But as the story goes, the political will of our county has changed from leadership for the entire citizenry to helping a few who help you and your Board of County Commissioners.  In this case all of these citizens here, many more families in Monrovia, and all taxpayers in Frederick County stand to lose because Roy Stanley, Howard Payne and Rand Weinberg want the Monrovia Town Center?

Well here’s what we want.

We  want to believe that the Frederick County Planning Commissioners have carefully read the application for the Monrovia Town Center.

We want to believe that you have explored the area and thought long and hard about what it means to put 1500 homes on agricultural land.

We want to believe that you have studied the FCPS plans and the traffic impact analysis.

We want to believe that you have considered why this project was removed during the 2010 comprehensive process.

We want to believe that you are considering the needs and demands of the Frederick County community over the special interests and profits of the landowner, developer and attorney: 75/80 Properties LLC, Payne Investments LLC, and their attorney Rand Weinberg.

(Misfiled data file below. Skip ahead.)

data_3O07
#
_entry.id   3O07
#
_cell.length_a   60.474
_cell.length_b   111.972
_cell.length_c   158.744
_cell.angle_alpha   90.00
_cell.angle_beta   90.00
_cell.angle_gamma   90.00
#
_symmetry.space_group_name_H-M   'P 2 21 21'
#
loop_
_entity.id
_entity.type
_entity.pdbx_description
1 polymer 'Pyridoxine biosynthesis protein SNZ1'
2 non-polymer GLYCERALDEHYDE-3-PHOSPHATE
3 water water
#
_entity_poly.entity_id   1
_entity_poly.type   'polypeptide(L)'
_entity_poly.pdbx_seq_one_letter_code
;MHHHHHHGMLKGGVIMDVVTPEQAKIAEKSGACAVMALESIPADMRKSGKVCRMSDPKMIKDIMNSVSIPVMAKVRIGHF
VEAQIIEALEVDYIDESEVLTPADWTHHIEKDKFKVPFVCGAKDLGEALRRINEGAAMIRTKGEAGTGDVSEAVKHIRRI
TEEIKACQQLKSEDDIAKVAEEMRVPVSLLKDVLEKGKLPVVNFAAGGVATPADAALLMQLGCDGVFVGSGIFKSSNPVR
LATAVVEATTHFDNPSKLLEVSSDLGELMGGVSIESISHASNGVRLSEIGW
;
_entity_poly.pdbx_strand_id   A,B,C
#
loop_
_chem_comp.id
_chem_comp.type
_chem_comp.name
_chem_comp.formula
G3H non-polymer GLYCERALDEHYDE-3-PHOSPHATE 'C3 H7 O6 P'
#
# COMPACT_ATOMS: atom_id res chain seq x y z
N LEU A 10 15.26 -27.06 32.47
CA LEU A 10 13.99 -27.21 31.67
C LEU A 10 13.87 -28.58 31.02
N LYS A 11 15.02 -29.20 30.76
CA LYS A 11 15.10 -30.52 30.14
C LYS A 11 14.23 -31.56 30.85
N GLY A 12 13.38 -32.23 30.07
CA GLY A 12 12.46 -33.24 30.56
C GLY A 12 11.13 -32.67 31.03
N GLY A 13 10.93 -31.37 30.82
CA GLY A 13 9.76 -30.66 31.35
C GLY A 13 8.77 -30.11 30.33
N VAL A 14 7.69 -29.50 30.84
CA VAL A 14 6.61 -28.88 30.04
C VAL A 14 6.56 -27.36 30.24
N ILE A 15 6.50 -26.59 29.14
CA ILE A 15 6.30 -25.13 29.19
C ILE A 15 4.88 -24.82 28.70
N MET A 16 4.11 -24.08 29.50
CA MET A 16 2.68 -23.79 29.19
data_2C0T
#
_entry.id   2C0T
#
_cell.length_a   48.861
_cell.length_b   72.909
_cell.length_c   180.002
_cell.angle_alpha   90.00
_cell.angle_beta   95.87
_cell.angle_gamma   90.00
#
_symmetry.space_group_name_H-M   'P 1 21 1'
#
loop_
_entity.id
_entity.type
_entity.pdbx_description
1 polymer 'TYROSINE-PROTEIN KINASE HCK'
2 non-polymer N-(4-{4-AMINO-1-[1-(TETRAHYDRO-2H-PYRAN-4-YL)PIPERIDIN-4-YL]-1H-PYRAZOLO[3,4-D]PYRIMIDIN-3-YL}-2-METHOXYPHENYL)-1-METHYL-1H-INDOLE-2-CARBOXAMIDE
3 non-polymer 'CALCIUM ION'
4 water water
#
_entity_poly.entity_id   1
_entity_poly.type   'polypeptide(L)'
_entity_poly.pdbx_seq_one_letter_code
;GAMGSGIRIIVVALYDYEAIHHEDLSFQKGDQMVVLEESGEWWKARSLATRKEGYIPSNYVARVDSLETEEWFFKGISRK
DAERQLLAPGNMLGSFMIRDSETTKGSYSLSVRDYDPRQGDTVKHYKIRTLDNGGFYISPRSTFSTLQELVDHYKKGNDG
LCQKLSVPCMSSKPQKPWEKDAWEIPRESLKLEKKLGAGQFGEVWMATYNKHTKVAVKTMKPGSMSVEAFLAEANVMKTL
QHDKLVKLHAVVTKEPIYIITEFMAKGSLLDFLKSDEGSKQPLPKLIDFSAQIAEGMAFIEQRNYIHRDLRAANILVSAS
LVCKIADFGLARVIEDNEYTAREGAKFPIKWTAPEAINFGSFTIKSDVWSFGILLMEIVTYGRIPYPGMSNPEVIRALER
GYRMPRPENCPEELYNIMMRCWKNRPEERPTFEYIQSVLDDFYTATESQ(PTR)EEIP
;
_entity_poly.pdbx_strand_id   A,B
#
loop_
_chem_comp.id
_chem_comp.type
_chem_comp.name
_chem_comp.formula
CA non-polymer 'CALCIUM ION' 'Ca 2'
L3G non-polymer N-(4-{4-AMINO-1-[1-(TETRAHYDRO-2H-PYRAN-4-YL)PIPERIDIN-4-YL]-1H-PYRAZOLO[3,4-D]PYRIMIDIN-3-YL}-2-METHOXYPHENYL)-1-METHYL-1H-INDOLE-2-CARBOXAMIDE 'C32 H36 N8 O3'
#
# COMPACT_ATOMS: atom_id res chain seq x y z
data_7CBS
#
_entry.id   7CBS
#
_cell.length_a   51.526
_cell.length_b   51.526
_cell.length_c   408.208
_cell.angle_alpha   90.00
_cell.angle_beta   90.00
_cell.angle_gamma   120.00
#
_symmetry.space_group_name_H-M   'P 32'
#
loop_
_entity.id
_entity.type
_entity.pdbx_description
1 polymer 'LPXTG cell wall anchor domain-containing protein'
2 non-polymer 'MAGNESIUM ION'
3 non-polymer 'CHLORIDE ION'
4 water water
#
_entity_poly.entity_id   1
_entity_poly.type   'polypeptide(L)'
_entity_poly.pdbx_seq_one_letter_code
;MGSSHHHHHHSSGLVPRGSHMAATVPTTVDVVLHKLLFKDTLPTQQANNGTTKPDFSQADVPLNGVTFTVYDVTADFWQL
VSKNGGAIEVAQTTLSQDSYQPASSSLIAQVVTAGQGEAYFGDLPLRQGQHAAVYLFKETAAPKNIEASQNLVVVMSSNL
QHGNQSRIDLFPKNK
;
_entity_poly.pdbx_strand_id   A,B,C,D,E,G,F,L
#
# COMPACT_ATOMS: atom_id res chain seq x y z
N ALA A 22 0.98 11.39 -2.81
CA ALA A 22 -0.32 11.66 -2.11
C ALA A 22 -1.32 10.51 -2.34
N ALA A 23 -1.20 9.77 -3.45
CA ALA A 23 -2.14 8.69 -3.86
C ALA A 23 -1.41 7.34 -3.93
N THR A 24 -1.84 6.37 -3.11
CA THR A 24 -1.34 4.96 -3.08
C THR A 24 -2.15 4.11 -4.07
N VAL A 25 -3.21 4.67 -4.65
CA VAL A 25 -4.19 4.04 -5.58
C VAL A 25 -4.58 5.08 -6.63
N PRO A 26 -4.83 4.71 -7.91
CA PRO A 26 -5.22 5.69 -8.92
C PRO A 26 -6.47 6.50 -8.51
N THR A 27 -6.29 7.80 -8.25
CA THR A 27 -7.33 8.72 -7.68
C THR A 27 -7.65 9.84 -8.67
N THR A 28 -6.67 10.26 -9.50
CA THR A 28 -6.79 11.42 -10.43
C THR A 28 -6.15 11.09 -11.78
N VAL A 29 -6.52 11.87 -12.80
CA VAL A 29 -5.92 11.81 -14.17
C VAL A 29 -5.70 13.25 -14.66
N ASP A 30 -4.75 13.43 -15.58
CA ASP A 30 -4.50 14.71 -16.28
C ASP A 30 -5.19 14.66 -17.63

Let’s talk about our families and something we all care about – family values, like education.

 

Green Valley Elementary School sits across the street from the proposed MTC.  And right across from the proposed – yet “mythical” – high school.  At present day 82% state rated capacity afternoon pickups are a mess. Cars line the entire parking lot and loop out to the bus lanes under the new pickup policy.  Parents and school officials there are nearing a grid-locked situation.  As Planning Commissioners do you consider this a problem?

 

And then, what is your proposal to ensure that the development complies with Section 500.3 (J) of the zoning ordinance: